We don’t have to look too far for examples such as Zilingo or BharatPe or even BYJU’S where investors are reported to be unhappy with the current leadership. The problems came to a head and led to exits from key investors from the company’s board. In the case of BYJU’s there’s a new India CEO to turn the ship, but the problems keep growing for the edtech giant.
“Leadership changes are never easy. Even in the case of Flipkart, there were some corporate governance controversies around the founders Sachin Bansal and Binny Bansal before Walmart’s acquisition,” reminded another Bengaluru-based enterprise tech founder.
It was a tumultuous time for the company, and subsequently, Kalyan Krishnamurthy was named the CEO, while the two Bansals exited. Incidentally, Krishnamurthy was a managing director at Flipkart backer Tiger Global, before he was brought in. Flipkart is today one of the highest valued private Indian tech companies, and has spawned dozens of other startups through its talent pool.
The Silver Lining
The point is that churn comes every now and then — if not before a mega acquisition like Walmart, then due to the souring of the market. But founders quitting ventures to begin anew promotes continuity of innovation.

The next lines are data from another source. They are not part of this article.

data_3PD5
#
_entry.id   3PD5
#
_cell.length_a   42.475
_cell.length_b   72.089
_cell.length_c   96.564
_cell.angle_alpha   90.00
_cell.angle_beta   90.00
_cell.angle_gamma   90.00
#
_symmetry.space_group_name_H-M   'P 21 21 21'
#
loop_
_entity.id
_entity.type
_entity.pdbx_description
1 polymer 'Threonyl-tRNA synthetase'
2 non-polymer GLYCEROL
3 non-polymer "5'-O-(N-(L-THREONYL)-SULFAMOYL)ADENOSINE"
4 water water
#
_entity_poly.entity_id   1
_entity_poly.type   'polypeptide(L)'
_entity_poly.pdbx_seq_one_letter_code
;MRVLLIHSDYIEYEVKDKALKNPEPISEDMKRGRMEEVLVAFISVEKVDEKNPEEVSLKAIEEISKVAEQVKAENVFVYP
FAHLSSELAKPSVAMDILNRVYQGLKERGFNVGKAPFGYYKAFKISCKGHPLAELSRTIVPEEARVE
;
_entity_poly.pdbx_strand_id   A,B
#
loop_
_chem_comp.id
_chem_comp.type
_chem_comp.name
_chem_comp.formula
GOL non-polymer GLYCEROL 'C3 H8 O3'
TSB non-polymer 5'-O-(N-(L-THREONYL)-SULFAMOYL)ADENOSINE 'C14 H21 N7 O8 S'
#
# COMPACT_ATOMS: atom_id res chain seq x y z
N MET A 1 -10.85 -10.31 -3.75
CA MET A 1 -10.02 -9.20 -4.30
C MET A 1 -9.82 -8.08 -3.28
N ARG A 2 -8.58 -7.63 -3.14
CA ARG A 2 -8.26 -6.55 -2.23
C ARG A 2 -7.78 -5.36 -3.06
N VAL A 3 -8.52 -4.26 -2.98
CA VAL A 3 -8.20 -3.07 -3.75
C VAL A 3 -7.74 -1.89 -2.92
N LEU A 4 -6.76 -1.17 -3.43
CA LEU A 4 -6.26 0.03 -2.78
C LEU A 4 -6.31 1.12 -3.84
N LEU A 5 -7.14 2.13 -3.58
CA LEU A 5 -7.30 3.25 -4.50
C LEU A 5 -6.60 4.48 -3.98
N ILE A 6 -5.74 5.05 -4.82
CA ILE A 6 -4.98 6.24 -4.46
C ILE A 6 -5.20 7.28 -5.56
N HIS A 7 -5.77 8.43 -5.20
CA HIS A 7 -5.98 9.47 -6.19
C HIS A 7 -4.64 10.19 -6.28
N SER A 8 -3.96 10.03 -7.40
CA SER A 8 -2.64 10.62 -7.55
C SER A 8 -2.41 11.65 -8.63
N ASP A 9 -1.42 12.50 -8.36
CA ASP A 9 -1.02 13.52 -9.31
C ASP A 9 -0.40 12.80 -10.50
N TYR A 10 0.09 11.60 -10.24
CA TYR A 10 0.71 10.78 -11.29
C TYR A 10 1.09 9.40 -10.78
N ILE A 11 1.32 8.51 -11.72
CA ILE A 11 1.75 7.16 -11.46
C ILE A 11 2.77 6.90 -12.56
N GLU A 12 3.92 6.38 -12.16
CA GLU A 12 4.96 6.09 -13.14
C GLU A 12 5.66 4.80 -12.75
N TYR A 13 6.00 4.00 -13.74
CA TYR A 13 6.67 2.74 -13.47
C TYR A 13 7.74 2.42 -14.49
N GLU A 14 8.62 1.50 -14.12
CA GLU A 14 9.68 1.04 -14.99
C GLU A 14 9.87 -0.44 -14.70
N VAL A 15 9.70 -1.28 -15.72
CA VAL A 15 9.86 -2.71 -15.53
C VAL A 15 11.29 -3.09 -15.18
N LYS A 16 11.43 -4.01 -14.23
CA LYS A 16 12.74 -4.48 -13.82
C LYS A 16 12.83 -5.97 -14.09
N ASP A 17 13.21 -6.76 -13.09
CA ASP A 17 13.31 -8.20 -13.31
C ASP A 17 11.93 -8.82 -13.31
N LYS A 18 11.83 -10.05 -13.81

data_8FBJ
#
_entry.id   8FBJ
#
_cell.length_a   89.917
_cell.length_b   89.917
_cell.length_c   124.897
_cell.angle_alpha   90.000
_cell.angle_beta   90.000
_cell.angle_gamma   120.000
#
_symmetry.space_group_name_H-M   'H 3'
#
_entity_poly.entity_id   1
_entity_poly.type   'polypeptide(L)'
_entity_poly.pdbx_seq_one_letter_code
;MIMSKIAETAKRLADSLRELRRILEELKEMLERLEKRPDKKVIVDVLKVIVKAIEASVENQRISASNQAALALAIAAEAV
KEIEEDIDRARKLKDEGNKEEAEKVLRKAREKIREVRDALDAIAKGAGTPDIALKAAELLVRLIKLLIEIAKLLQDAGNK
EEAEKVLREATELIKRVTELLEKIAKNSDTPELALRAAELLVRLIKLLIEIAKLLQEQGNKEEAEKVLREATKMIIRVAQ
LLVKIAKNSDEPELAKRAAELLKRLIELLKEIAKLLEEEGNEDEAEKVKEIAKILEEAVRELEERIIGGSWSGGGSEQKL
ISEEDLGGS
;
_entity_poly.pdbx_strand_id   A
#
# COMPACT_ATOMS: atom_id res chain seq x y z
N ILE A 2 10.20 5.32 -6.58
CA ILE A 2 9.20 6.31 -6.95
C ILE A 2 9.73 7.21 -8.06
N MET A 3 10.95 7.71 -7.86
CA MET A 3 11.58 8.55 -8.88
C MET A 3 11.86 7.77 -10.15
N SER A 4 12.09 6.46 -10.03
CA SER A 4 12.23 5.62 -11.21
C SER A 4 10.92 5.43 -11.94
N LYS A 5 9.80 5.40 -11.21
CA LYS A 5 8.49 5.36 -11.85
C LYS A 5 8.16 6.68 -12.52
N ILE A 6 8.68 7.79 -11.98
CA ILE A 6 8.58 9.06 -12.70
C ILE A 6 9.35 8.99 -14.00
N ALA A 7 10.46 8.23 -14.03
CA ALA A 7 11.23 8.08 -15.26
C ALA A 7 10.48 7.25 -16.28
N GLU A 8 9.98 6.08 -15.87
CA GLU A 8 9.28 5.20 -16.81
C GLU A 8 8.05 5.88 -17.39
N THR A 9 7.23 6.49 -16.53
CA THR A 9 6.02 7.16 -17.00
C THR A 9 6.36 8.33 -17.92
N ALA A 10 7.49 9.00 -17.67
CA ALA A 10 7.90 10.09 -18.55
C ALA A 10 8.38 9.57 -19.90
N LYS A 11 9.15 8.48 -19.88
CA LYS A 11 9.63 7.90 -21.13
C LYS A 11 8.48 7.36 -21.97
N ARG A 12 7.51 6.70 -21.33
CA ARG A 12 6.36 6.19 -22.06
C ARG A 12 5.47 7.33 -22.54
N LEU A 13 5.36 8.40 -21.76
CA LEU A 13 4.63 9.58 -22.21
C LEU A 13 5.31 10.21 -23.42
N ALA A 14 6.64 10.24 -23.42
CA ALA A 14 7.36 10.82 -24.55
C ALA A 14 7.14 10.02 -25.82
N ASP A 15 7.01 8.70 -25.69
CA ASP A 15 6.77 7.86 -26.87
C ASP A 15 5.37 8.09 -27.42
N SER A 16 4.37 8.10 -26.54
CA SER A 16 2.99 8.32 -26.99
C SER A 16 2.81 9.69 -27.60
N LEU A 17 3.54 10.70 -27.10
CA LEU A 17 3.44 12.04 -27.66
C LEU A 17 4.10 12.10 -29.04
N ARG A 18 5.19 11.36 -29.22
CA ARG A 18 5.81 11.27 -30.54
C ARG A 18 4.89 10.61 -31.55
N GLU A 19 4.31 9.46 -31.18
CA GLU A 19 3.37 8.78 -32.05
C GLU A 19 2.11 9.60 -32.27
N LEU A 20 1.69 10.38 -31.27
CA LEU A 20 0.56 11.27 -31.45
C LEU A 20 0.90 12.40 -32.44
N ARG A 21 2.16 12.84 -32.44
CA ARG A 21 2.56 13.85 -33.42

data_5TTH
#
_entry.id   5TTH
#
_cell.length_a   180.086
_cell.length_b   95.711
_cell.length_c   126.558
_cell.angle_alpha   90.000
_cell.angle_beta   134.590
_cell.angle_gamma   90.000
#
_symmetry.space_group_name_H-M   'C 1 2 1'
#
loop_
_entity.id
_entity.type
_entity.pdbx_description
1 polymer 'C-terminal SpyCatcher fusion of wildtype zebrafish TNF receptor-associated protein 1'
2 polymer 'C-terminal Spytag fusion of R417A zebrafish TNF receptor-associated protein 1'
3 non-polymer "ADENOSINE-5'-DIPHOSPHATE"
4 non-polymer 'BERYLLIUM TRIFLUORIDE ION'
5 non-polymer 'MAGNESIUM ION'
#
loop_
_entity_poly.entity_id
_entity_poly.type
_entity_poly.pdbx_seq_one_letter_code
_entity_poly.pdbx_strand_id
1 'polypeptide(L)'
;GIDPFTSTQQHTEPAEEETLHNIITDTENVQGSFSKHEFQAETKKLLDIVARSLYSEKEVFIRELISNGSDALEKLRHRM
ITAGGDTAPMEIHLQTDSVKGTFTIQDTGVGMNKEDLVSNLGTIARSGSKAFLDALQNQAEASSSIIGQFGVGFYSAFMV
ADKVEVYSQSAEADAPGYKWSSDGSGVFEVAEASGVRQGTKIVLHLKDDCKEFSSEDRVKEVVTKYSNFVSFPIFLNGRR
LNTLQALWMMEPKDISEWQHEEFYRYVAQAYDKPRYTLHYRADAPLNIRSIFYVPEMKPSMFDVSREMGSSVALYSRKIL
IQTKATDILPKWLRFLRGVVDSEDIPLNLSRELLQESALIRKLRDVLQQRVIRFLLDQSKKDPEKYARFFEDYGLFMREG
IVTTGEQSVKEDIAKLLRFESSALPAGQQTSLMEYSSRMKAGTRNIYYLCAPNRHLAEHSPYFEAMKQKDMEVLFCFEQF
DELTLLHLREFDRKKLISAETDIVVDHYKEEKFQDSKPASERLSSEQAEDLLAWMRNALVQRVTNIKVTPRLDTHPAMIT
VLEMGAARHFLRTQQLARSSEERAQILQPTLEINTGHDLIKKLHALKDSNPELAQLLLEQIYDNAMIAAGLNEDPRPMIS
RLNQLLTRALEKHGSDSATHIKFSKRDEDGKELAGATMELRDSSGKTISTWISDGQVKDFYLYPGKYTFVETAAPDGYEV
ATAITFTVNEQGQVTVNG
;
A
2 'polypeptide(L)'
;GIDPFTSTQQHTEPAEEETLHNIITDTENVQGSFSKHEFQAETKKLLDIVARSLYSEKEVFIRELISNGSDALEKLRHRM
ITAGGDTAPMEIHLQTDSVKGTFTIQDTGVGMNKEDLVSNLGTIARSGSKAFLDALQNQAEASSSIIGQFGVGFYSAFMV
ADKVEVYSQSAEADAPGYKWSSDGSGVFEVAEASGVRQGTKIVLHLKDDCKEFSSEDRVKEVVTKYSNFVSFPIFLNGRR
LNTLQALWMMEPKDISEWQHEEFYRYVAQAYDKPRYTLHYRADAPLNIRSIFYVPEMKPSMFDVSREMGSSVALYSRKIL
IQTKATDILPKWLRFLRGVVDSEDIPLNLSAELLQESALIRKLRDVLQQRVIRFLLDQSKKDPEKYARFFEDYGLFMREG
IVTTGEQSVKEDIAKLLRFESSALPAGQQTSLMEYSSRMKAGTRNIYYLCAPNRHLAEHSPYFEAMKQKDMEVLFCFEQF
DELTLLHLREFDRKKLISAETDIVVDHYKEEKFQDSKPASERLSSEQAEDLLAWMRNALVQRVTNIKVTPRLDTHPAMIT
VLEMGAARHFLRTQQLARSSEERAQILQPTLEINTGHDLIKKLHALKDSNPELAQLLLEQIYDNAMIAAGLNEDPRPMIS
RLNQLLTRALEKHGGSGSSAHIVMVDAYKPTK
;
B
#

“Founders starting up again is great for the ecosystem. In the moment of the decision, these are painful decisions, but there is no malice. Repeat founders are great for the ecosystem and investors,” the Delhi-based investor quoted above told us.
Investors who replaced a founder as a CEO in one startup may turn around and back their next venture.
Even second-time entrepreneurs often turn to the investors they know when starting up again. And then the cycle will repeat till in some unfortunate cases, once again VCs and founders will find themselves in a race to reset.
Trend Spotlight: Ecommerce 🖤 Black Friday
India’s ecommerce players have always been big on Diwali, and naturally so, given its prominence across the vast country, but this time around, there’s equal fervour for Black Friday, which had thus far largely been a shopping festival in the US.
The likes of Amazon, Flipkart, Nykaa, Myntra, and CRED have all decided to continue the sale season momentum from Diwali with major Black Friday and Cyber Monday discounts. And the scale of these sales has only grown larger with each passing year.
Sunday Roundup: Startup Funding, Tech Stocks And More
- Flat End To November: Funding activity remained cold with just $61 Mn raised by Indian startups this past week. Total funding for the year is unlikely to breach the $10 Bn mark at this pace
- Tracking Founder Pay: Our latest tracker for the Indian startup ecosystem has unearthed some great insights about founder salaries, now updated with quick commerce unicorn Zepto
- Mamaearth Shines: Parent company Honasa’s profits soared 94% to INR 29.4 Cr in Q2 FY24 leading to investor frenzy and a massive surge in its stock price
- Tesla’s Offer To India: Tesla is reportedly eyeing a $2 Bn investment in India for manufacturing, but it has a few tax-related conditions for the Indian government
That’s all for this week.